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The One Sure Sign You May Have Alzheimer's

This is the closest to a sure sign that you might have Alzheimer's.

Many of our lives have been touched by someone with Alzheimer's disease, and unfortunately, that number is growing. By 2025, the rate of Alzheimer's in America is projected to rise by 12.5%. That's because a large segment of the population is getting older, and the No. 1 risk factor for dementia and Alzheimer's is simply aging. This may not be something you want to think about, but it's important to be alert to potential early symptoms so progression of the disease can be slowed if possible. Dementia presents differently in different people, but this is the closest to a sure sign that you might have Alzheimer's. Read on to find out more—and to ensure your health and the health of others, don't miss these Sure Signs You May Have Already Had COVID.


What Is Alzheimer's Disease?


Alzheimer's disease is the most common form of dementia, a group of conditions that involve changes to memory, thinking, and judgment that ultimately interfere with a person's ability to function. About 5.8 million people are living with Alzheimer's in the U.S. today. 

Most cases are diagnosed in people older than 65, and Alzheimer's is the sixth-leading cause of death in the U.S. Although Alzheimer's currently has no cure, a drug called aducanumab (brand name Aduhelm) may slow cognitive decline.


One Frequently Seen Sign of Alzheimer's

Mature Woman Comforting Man With Depression At Home

"Memory problems are typically one of the first signs of cognitive impairment related to Alzheimer's disease," the National Institute on Aging says

It's a specific kind of memory trouble whose signs may include:

  • Forgetting recently learned information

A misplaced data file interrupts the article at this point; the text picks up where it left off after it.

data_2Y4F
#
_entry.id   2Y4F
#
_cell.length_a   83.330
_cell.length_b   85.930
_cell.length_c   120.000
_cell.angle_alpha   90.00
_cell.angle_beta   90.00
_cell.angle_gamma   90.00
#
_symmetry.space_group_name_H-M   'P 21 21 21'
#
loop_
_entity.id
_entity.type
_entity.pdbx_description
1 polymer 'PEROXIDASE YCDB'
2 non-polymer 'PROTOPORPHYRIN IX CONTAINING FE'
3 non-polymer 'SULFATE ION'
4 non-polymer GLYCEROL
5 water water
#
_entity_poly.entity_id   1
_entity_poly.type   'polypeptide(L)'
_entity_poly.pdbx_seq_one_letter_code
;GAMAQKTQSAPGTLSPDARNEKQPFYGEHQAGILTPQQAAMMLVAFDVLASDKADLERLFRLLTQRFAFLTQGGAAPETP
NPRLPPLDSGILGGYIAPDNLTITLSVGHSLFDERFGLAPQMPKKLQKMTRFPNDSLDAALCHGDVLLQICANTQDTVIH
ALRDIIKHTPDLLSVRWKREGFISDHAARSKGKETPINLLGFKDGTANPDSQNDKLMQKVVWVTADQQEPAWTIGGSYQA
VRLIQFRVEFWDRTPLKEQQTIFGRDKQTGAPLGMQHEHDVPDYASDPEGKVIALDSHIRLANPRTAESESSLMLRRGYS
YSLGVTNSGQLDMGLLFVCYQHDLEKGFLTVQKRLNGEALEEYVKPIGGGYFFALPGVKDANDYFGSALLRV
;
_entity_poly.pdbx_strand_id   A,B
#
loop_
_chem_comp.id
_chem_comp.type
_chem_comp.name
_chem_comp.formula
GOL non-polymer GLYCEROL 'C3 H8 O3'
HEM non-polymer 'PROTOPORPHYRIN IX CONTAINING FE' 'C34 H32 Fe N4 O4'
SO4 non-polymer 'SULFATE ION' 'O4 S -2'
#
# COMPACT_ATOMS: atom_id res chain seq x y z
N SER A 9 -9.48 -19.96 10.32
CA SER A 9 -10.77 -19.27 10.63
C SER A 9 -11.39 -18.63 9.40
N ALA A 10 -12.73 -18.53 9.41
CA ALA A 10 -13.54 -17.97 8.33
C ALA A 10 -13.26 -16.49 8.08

• Forgetting recent events, such as a conversation that occurred minutes or hours earlier
  • Forgetting important dates 
  • Asking the same questions repeatedly
  • Increasingly relying on memory aids (like notes) and family members


How This Differs From Normal Aging

Moody aged man feeling unhappy.

The kind of forgetfulness that may signify Alzheimer's is more severe or frequent than forgetfulness that may happen with normal aging. For example: It's normal to occasionally forget where you put your keys. But if you often have trouble retracing your steps to find them, it could be a sign of dementia.


Other Symptoms of Alzheimer's

Senior Hispanic Man Suffering With Dementia Trying To Dress

Other warning signs of Alzheimer's can include:

  • Challenges in planning or solving problems
  • Difficulty completing familiar tasks at home, at work, or at leisure
  • Confusion about time or place
  • Problems with balance or coordination
  • New problems with words in speaking or writing
  • Decreased or poor judgment
  • Withdrawal from social activities or work
  • Changes in mood or personality


When to See a Doctor

Doctor and senior woman wearing facemasks

If you or someone you know is experiencing symptoms of Alzheimer's, experts say it's important to seek a thorough medical evaluation. This may warrant a trip to a specialist, such as a geriatrician or a neurologist. 

Not all memory loss is due to dementia; it can have treatable causes, such as insomnia, stress, anxiety and depression. The only way to know for certain is to get any concerns checked out. And to get through this pandemic at your healthiest, don't miss these 35 Places You're Most Likely to Catch COVID.

Michael Martin
Michael Martin is a New York City-based writer and editor whose health and lifestyle content has also been published on Beachbody and Openfit. A contributing writer for Eat This, Not That!, he has also been published in New York, Architectural Digest, Interview, and many others. Read more about Michael